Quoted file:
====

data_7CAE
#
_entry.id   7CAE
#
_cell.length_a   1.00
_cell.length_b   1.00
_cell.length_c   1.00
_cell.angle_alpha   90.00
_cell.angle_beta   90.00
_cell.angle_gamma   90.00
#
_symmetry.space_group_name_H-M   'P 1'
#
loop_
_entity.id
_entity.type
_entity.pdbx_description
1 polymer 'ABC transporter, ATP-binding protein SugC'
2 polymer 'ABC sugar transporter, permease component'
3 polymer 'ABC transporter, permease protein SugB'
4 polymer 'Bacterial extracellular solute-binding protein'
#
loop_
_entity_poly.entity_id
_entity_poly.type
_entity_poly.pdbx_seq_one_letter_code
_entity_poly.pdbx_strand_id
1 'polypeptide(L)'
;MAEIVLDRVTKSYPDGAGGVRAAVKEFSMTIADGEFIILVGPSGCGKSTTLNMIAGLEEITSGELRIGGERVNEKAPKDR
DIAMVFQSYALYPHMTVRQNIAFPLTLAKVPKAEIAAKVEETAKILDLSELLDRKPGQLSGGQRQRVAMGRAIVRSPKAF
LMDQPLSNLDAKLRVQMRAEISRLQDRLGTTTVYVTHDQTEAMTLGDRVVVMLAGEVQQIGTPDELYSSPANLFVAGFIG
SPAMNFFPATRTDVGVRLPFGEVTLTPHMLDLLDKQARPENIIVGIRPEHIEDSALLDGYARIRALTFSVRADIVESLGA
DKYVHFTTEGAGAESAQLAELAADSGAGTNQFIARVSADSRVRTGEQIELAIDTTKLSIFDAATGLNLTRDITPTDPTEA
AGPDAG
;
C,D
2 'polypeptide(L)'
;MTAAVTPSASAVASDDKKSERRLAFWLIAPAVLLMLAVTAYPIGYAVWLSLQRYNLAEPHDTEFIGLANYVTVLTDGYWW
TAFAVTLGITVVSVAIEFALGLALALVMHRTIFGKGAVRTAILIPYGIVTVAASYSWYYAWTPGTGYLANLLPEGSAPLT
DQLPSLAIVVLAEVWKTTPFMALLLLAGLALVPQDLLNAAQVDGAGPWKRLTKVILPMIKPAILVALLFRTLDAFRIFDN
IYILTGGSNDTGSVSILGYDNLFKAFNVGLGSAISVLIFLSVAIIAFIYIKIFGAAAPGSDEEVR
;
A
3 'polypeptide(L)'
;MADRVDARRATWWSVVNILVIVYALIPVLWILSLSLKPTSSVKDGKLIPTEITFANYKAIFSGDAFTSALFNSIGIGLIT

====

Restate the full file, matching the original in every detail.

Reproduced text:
data_7CAE
#
_entry.id   7CAE
#
_cell.length_a   1.00
_cell.length_b   1.00
_cell.length_c   1.00
_cell.angle_alpha   90.00
_cell.angle_beta   90.00
_cell.angle_gamma   90.00
#
_symmetry.space_group_name_H-M   'P 1'
#
loop_
_entity.id
_entity.type
_entity.pdbx_description
1 polymer 'ABC transporter, ATP-binding protein SugC'
2 polymer 'ABC sugar transporter, permease component'
3 polymer 'ABC transporter, permease protein SugB'
4 polymer 'Bacterial extracellular solute-binding protein'
#
loop_
_entity_poly.entity_id
_entity_poly.type
_entity_poly.pdbx_seq_one_letter_code
_entity_poly.pdbx_strand_id
1 'polypeptide(L)'
;MAEIVLDRVTKSYPDGAGGVRAAVKEFSMTIADGEFIILVGPSGCGKSTTLNMIAGLEEITSGELRIGGERVNEKAPKDR
DIAMVFQSYALYPHMTVRQNIAFPLTLAKVPKAEIAAKVEETAKILDLSELLDRKPGQLSGGQRQRVAMGRAIVRSPKAF
LMDQPLSNLDAKLRVQMRAEISRLQDRLGTTTVYVTHDQTEAMTLGDRVVVMLAGEVQQIGTPDELYSSPANLFVAGFIG
SPAMNFFPATRTDVGVRLPFGEVTLTPHMLDLLDKQARPENIIVGIRPEHIEDSALLDGYARIRALTFSVRADIVESLGA
DKYVHFTTEGAGAESAQLAELAADSGAGTNQFIARVSADSRVRTGEQIELAIDTTKLSIFDAATGLNLTRDITPTDPTEA
AGPDAG
;
C,D
2 'polypeptide(L)'
;MTAAVTPSASAVASDDKKSERRLAFWLIAPAVLLMLAVTAYPIGYAVWLSLQRYNLAEPHDTEFIGLANYVTVLTDGYWW
TAFAVTLGITVVSVAIEFALGLALALVMHRTIFGKGAVRTAILIPYGIVTVAASYSWYYAWTPGTGYLANLLPEGSAPLT
DQLPSLAIVVLAEVWKTTPFMALLLLAGLALVPQDLLNAAQVDGAGPWKRLTKVILPMIKPAILVALLFRTLDAFRIFDN
IYILTGGSNDTGSVSILGYDNLFKAFNVGLGSAISVLIFLSVAIIAFIYIKIFGAAAPGSDEEVR
;
A
3 'polypeptide(L)'
;MADRVDARRATWWSVVNILVIVYALIPVLWILSLSLKPTSSVKDGKLIPTEITFANYKAIFSGDAFTSALFNSIGIGLIT